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Handoff Program Cuts Medical Errors, Adverse Events

THURSDAY, Dec. 5, 2013 (HealthDay News) -- Implementation of a multifaceted handoff program can reduce medical errors and preventable adverse events, according to a study published in the Dec. 4 issue of the Journal of the American Medical Association, a theme issue on medical education.

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ER Visits Involving Ecstasy Up 128 Percent From 2005 to 2011

THURSDAY, Dec. 5, 2013 (HealthDay News) -- From 2005 to 2011 there was a 128 percent increase in the number of emergency department visits involving Ecstasy in patients younger than 21 years, according to a report published online Dec. 3 by the Substance Abuse and Mental Health Services Administration (SAMHSA).

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CDC: Over 6 Percent of Teens Take Psychotropic Meds

WEDNESDAY, Dec. 4, 2013 (HealthDay News) -- Depression and attention-deficit/hyperactivity disorder (ADHD) are the most common mental health disorders for which adolescents take psychotropic medications, according to a December data brief published by the U.S. Centers for Disease Control and Prevention's National Center for Health Statistics (NCHS).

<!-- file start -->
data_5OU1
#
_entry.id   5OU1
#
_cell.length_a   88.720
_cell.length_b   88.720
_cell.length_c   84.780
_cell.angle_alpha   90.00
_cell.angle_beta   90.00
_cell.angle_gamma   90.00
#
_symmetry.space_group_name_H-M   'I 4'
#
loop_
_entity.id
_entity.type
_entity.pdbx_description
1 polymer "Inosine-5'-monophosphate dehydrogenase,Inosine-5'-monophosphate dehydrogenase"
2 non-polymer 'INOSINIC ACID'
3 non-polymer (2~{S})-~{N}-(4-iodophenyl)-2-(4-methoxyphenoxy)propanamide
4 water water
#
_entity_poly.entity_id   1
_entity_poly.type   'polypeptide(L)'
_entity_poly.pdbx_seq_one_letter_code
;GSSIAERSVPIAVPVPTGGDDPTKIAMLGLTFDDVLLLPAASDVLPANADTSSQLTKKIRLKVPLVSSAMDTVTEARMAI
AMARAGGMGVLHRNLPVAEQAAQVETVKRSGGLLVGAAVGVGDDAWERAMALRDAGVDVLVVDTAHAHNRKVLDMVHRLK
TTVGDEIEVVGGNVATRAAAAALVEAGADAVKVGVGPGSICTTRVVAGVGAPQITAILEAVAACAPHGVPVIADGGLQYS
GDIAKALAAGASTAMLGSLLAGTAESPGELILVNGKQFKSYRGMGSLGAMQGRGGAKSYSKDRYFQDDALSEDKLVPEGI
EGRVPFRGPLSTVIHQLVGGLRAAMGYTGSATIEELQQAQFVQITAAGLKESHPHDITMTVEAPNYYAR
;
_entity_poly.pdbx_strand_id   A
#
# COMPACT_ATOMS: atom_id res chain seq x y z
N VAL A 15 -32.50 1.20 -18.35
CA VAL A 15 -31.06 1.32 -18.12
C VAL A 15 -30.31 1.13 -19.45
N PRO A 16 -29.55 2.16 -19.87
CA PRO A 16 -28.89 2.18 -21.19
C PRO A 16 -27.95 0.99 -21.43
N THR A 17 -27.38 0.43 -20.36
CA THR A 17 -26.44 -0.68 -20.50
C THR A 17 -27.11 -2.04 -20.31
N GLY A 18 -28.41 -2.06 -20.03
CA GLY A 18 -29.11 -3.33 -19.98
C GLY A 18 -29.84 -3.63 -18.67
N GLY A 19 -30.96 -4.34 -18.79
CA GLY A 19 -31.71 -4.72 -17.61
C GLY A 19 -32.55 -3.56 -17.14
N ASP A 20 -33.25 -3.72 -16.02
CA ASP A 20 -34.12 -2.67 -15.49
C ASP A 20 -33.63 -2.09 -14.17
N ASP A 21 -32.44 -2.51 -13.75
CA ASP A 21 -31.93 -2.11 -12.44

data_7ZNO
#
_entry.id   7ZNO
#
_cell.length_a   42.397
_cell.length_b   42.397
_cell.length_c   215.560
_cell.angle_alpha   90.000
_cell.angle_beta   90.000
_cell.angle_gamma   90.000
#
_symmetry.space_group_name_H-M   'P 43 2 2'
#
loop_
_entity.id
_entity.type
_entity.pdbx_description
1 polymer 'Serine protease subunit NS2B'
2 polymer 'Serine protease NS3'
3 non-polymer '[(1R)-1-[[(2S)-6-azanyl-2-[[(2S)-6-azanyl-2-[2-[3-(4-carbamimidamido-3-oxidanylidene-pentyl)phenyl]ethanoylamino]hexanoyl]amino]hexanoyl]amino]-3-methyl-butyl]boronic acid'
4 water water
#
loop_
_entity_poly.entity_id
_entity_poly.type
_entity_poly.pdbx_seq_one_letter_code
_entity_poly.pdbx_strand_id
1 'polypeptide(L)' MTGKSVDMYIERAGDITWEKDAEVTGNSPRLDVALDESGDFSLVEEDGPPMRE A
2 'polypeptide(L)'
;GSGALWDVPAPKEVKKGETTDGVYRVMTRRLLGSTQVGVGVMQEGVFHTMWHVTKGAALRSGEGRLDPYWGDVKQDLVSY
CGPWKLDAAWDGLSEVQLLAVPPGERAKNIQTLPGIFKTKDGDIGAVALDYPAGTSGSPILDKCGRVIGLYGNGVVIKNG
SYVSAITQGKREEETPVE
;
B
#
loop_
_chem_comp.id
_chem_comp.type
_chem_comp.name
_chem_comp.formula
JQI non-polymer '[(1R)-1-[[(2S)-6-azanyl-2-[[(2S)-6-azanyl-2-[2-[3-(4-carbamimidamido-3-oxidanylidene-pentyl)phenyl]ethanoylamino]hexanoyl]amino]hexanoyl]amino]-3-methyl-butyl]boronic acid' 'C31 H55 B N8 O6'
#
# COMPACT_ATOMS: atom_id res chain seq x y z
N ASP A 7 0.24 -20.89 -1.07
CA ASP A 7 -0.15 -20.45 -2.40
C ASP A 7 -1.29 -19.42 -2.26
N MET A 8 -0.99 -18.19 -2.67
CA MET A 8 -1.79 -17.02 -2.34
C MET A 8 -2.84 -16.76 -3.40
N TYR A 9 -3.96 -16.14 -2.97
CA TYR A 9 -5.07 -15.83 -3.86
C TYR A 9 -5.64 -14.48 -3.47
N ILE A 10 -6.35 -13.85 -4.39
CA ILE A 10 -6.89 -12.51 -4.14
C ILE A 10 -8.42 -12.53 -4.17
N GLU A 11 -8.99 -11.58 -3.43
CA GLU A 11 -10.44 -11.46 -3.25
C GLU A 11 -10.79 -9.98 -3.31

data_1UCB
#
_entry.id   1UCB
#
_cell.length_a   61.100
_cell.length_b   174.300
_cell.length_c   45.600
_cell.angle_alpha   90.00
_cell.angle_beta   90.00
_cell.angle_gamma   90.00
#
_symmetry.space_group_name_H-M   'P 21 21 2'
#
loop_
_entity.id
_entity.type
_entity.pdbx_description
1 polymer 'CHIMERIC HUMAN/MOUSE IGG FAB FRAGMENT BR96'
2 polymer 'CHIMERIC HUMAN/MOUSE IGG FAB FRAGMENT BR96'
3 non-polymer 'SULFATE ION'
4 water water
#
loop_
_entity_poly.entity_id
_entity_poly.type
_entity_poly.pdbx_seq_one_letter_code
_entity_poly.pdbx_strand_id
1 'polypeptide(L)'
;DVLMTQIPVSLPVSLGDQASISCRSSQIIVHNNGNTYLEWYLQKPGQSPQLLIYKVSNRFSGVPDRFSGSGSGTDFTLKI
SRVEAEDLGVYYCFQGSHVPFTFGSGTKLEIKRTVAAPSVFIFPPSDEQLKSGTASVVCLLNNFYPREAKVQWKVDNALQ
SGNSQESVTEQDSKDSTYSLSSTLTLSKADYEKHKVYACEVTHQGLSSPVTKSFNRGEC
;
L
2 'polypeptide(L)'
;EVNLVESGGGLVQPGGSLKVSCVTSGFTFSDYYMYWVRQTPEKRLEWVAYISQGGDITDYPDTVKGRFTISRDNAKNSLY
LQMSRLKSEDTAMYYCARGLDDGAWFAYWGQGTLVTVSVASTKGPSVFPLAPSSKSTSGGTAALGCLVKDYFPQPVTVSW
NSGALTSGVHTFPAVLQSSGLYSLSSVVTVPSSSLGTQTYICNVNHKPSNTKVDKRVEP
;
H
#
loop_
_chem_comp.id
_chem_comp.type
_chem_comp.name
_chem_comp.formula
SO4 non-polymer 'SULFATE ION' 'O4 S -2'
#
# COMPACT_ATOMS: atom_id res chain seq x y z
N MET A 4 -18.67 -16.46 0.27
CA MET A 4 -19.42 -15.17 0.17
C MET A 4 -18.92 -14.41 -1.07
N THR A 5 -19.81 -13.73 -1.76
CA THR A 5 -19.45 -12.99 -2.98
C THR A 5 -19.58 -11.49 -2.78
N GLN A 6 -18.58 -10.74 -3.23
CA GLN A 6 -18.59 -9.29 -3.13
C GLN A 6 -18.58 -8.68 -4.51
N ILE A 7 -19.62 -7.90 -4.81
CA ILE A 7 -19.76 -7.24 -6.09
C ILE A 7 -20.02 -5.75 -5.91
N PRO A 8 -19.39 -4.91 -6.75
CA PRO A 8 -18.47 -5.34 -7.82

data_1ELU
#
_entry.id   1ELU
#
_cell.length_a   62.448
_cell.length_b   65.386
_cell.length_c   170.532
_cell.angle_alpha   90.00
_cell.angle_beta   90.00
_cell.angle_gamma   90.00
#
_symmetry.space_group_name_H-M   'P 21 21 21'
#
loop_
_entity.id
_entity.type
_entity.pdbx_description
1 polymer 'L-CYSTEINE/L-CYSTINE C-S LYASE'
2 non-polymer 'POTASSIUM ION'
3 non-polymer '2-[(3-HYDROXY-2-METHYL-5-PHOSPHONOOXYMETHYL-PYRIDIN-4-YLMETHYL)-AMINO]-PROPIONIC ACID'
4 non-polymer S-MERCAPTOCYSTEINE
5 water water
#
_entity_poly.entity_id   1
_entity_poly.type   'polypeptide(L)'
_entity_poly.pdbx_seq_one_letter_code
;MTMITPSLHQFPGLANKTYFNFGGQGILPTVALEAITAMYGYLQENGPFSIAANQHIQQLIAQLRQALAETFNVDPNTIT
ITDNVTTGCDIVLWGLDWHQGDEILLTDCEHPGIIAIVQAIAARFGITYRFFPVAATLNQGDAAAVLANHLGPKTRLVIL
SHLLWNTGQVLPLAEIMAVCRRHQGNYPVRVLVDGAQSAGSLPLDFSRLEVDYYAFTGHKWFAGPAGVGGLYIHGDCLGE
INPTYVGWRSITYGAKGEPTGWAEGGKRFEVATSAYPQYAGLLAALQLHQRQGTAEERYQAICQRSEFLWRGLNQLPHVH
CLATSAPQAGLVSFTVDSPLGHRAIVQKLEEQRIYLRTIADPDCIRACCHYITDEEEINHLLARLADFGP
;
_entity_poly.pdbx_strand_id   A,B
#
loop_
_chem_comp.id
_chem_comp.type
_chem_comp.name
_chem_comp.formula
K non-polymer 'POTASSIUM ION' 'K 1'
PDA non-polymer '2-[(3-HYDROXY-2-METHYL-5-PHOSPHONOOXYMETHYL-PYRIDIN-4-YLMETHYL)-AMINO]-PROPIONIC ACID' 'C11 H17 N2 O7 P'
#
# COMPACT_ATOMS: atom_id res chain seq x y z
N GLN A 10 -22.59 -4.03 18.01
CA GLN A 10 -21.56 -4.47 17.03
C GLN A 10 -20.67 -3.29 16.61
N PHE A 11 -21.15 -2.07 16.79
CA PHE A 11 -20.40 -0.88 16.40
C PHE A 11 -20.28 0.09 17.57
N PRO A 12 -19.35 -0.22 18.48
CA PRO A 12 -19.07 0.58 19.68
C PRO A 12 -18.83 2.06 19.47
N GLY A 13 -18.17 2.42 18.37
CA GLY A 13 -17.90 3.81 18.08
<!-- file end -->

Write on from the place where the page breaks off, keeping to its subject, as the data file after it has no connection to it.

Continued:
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AMA's RUC Committee to Work on Improving Transparency

WEDNESDAY, Dec. 4, 2013 (HealthDay News) -- The 31-member Relative Value Scale Update Committee (RUC) of the American Medical Association will begin publishing minutes, dates and locations of meetings, and votes for individual current procedural codes, according to an article published Nov. 11 in Medical Economics.

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Investment Program Can Cut Global Health Disparities by 2035

WEDNESDAY, Dec. 4, 2013 (HealthDay News) -- Global health disparities could be reduced considerably by 2035 using an investment framework, according to a report published Dec. 3 in The Lancet.

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Physician Texting While 'Doctoring' May Be Hazardous

TUESDAY, Dec. 3, 2013 (HealthDay News) -- Physician texting while doctoring could be hazardous, according to an ideas and opinions piece published in the Dec. 3 issue of the Annals of Internal Medicine.

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Modest Increases in Minority Faculty Seen at Med Schools